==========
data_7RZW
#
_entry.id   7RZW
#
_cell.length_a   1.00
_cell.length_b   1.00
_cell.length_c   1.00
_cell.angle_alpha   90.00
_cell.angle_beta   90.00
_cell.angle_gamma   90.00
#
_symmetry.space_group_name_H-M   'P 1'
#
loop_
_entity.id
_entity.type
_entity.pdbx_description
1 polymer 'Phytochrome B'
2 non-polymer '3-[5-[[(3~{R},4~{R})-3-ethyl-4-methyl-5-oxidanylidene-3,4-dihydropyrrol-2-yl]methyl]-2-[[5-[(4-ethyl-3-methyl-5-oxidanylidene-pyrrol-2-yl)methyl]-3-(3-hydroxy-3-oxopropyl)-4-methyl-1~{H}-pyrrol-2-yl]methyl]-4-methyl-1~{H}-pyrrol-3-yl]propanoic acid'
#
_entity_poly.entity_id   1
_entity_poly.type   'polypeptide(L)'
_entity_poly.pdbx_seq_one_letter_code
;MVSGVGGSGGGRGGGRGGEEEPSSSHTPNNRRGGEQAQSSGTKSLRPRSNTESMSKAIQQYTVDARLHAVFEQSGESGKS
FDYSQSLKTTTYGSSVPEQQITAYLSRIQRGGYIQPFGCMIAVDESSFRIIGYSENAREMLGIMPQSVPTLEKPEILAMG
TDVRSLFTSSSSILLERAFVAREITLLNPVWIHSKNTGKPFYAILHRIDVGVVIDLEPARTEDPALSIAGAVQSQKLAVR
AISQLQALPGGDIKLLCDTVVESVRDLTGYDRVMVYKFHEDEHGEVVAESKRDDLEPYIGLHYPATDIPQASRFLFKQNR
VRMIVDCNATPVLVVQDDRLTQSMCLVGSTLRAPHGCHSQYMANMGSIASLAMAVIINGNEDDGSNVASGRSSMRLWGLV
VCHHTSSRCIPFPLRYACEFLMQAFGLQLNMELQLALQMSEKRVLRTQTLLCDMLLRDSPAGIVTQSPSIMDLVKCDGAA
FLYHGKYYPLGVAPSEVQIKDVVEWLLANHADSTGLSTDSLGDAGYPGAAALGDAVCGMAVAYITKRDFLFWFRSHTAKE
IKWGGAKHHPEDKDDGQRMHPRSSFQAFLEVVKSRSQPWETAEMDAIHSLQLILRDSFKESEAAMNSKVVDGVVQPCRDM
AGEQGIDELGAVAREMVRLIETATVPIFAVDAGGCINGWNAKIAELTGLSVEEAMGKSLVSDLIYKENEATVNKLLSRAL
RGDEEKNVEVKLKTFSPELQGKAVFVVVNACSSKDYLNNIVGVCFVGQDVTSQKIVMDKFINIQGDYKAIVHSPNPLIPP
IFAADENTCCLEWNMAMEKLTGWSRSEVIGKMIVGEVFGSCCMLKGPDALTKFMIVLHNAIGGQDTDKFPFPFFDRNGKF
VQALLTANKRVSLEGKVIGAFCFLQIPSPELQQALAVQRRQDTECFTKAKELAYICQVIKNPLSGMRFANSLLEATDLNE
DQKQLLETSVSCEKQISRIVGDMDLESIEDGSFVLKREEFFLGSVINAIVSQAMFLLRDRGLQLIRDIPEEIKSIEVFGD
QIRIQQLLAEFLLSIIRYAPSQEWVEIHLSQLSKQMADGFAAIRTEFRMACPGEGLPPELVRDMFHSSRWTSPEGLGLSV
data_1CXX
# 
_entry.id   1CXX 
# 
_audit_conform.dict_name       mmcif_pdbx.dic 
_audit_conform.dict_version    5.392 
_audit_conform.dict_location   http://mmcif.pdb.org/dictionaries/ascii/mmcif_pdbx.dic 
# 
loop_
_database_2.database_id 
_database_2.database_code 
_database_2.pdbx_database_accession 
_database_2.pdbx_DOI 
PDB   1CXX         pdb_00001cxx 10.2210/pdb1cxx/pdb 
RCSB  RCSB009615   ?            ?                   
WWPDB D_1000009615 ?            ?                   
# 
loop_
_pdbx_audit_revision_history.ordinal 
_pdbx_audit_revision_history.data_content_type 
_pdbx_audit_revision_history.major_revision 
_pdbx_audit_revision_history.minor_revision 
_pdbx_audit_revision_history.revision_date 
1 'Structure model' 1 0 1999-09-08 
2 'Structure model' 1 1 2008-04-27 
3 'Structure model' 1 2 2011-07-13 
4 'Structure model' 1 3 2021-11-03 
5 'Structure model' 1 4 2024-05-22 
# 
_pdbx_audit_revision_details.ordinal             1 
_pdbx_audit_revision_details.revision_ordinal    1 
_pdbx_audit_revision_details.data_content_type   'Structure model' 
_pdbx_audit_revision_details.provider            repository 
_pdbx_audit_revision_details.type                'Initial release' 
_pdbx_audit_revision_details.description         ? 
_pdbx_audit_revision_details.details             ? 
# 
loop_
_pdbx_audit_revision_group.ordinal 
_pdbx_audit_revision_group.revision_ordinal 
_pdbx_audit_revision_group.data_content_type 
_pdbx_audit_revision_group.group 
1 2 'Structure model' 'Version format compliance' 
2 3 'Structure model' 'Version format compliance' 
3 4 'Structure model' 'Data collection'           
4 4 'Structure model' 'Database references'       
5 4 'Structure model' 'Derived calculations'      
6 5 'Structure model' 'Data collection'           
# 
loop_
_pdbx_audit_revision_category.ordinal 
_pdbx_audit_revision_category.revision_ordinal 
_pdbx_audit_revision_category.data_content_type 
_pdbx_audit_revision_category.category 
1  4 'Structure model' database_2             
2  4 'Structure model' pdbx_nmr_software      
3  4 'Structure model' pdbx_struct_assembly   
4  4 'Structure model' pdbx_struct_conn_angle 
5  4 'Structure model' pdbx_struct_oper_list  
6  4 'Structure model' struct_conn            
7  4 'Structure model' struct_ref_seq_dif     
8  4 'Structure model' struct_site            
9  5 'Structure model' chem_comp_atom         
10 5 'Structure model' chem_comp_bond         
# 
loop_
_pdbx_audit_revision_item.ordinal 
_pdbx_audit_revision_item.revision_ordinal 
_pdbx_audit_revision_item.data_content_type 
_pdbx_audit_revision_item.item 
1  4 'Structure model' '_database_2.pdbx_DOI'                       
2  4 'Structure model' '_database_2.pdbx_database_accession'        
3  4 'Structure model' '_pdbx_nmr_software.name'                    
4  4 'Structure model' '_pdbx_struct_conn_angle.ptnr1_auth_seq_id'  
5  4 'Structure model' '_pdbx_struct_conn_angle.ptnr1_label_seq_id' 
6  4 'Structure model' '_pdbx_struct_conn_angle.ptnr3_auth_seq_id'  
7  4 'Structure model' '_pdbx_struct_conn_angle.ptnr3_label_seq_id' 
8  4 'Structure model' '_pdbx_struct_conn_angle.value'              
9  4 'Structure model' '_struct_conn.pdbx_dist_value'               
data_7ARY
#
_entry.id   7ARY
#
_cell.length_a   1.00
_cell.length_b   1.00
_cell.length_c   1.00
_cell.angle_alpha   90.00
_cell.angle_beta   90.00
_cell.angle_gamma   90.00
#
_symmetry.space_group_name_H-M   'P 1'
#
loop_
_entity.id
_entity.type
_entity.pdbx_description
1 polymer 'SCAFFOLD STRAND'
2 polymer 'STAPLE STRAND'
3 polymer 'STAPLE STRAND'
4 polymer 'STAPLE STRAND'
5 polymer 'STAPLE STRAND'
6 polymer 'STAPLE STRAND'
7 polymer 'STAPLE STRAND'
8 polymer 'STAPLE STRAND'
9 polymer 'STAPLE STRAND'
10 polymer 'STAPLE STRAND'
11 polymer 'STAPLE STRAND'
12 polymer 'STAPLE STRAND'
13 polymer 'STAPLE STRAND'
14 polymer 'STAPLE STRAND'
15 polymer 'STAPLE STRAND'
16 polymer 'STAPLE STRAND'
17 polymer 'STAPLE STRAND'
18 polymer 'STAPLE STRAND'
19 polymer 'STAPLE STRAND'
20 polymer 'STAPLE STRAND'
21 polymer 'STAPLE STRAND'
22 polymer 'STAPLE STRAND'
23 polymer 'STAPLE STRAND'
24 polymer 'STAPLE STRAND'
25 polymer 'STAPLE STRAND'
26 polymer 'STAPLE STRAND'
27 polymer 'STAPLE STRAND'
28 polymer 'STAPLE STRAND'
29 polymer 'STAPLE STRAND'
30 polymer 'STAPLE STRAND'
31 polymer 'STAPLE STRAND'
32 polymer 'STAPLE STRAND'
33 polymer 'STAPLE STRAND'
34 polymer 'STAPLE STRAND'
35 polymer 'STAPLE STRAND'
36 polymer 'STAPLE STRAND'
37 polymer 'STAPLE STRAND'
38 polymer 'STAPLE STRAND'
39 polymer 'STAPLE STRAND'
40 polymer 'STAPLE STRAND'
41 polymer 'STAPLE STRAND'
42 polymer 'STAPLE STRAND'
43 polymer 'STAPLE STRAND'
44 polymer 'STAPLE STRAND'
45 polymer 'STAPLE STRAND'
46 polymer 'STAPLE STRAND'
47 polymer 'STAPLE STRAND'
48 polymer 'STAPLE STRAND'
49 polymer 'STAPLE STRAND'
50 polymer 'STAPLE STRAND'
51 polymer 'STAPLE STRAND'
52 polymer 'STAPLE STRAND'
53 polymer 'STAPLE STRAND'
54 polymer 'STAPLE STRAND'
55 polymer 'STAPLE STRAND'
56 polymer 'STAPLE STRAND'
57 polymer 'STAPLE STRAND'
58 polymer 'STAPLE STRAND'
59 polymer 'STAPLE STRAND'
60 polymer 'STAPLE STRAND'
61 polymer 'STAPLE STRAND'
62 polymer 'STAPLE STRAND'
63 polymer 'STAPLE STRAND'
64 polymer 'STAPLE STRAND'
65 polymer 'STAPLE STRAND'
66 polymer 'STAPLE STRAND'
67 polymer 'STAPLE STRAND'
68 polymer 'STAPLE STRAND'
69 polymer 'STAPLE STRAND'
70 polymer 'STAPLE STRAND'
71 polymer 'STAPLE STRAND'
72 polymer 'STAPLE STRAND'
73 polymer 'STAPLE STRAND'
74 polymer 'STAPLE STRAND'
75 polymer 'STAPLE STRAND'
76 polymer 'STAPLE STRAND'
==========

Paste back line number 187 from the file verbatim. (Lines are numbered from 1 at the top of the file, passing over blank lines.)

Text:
54 polymer 'STAPLE STRAND'